Jazz, stands on stage. Her face painted white, in all Black, with white gloves. She breaths life into her song, aching and streching to explore the limits of expression. She’s almost doll-like with her smooth and sharp movements her face and hands another tool to convey her adoration. I sat still, in the crowd, barely breathing.
I pulled her aside “What Was That?!”
“Praise Dancing” she says.
Black church is a unique experience that is totally unlike white American church. It’s something that influences us all even if we aren’t Christian. It’s a major cultural touchstone and having left the church a few years prior this was my first time seeing praise dancing, specifically Mime. I attended an older church and so we had more singing than dance.
Praise Dancing became popular in the 1970s in the Black community as another way to express love and worship towards God. In Black culture the arts have always had a relationship with the church and many of us get our start there. It was only right that at some point, a specific style would emerge just around worship and dance.
What is Praise Dancing?
It’s also known as Liturgical, although seemingly no one outside of acedemia really calls it that. It’s the idea of mixing dance and worship and has been around in some form or another for likely as long as worship has been a thing. But, for Africans Americans there was an issue. You guessed it? Slavery. As Africans were stolen to the Americas, and many of us lost family members and traditions, we settled here to find that dance was not allowed. Or at least our dances, weren’t.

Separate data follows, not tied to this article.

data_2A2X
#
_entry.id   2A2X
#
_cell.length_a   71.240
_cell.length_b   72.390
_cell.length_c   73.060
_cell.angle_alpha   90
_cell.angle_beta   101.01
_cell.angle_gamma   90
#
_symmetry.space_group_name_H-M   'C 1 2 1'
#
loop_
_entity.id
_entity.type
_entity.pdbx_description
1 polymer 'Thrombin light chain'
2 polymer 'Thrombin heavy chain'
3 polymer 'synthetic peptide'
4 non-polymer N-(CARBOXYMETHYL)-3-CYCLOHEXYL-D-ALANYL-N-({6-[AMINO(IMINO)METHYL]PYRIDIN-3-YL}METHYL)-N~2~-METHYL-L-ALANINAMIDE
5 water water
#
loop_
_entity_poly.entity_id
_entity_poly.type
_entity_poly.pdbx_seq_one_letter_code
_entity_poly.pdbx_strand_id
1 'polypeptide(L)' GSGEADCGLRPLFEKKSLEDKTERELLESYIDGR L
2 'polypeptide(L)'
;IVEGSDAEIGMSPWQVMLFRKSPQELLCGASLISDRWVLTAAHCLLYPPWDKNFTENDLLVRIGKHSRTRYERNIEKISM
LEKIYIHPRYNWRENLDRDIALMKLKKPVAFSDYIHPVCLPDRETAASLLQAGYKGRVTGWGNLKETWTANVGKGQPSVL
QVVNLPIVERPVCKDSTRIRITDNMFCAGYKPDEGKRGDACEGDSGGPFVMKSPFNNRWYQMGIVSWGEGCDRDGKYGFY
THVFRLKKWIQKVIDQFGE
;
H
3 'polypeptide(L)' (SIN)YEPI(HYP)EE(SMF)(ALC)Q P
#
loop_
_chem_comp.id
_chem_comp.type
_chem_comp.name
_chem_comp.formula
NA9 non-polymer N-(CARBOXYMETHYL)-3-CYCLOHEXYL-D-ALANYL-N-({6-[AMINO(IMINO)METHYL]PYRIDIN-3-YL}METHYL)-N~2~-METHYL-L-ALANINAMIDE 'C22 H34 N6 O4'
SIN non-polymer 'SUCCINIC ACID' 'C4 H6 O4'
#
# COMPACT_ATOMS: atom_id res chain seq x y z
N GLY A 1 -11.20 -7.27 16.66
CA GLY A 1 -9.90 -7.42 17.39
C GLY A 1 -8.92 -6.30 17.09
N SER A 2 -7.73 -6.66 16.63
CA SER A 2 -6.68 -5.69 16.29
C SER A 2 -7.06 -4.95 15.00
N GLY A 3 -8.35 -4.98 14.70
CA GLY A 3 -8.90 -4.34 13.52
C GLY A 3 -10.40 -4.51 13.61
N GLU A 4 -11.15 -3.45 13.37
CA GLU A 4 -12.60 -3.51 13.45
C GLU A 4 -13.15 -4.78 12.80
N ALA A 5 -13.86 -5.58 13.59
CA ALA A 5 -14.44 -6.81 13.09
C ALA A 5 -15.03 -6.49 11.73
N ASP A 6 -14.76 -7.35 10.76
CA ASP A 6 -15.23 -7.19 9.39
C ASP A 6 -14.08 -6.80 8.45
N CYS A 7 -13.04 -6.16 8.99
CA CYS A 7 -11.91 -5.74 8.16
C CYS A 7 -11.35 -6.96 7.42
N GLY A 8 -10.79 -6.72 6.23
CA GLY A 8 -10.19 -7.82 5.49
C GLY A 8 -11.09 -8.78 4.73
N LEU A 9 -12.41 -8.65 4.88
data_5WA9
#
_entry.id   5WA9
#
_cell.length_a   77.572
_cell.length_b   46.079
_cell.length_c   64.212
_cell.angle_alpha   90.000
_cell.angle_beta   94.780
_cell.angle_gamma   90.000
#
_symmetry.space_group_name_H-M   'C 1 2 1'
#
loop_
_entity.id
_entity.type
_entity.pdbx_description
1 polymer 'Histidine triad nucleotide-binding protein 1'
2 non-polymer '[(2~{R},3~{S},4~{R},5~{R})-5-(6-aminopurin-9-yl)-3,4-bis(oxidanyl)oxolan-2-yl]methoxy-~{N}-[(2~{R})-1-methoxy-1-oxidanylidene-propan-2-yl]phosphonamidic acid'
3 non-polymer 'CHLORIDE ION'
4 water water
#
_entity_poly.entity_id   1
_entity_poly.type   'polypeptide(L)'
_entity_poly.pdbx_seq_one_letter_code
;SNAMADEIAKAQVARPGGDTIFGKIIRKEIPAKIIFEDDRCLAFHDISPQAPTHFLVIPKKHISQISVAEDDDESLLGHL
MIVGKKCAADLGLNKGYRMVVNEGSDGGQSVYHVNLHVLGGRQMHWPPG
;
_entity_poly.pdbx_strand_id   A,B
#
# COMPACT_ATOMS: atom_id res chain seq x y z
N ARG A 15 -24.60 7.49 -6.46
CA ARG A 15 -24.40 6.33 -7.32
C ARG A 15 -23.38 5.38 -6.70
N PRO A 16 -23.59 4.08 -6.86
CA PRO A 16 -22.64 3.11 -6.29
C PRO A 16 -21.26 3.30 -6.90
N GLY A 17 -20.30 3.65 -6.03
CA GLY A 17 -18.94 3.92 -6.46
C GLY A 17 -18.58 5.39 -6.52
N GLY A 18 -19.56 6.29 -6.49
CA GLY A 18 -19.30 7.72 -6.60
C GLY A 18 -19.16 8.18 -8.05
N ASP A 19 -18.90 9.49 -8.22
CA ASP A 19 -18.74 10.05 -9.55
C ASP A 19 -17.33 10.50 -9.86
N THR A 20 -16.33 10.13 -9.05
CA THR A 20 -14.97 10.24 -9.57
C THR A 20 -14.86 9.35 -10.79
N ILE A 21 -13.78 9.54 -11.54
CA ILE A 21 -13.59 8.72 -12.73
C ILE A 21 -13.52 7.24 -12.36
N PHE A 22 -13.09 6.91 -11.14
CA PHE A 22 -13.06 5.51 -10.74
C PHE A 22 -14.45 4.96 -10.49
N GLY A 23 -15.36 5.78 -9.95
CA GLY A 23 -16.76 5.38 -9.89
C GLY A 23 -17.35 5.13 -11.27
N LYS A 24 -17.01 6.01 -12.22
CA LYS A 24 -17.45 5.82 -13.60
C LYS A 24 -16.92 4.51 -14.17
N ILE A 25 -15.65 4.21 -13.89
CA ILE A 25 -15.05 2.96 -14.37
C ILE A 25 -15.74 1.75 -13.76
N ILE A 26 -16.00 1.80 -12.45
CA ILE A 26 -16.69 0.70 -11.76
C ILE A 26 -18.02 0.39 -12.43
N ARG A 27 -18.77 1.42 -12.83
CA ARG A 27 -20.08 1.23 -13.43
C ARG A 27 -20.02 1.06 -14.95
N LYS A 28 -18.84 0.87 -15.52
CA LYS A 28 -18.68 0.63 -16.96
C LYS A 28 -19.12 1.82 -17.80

In many African cultures, dance and ritual were one in the same. When we were brought over, we were stripped of our religion and in time our dance. It was only once some people decided to convert us to Christianity that we found a work around. We were allowed to dance if we adhered to some rules, such as not crossing the feet. In time it was the rituals and cultures of Africa that were hidden under the guise of Christianity. It became mixed and what we think of as Black church today.
Praise Dancing Today
So, today Praise Dancing tends to incorporate a few different styles of Black dance. Some common stylings are modern, jazz, hip-hop and Caribbean dances. It’s said this was the influence of the Alvin Ailey choreography Revelations. Other big influences were the Arthur Mitchelle Dance Theater of Harlem and the Sacred Dance Guild. It’s created a style that is expressive, and choreographed. Some styles tend to be divided along gender lines, but it is avalible for anyone to do and perform as an expression of worship. Obvisiouly it’s most easily found in church although some Black talent shows will often feature it too.
Additionally now there have been some subcultures formed. Mime is a big one. It leans less on modern and more on performing the song with lip syncing and gestures. This really came out of the 1980s and started with K&K mime and has since become an amazing subgenere.
There is also Krump. And high energy expressive style that was originally praise dancing also. It comes out of clowning and was considered too raw, so it’s creators developed their own style. It’s since then develop into something amazing and has it’s own off shoots. Let me know if you’d like an article specifically about it.
Curious About Praise Dancing?
There are lots of videos online of different performances. I’ll leave a few of my favorites below. Check them out and let me see your favorites?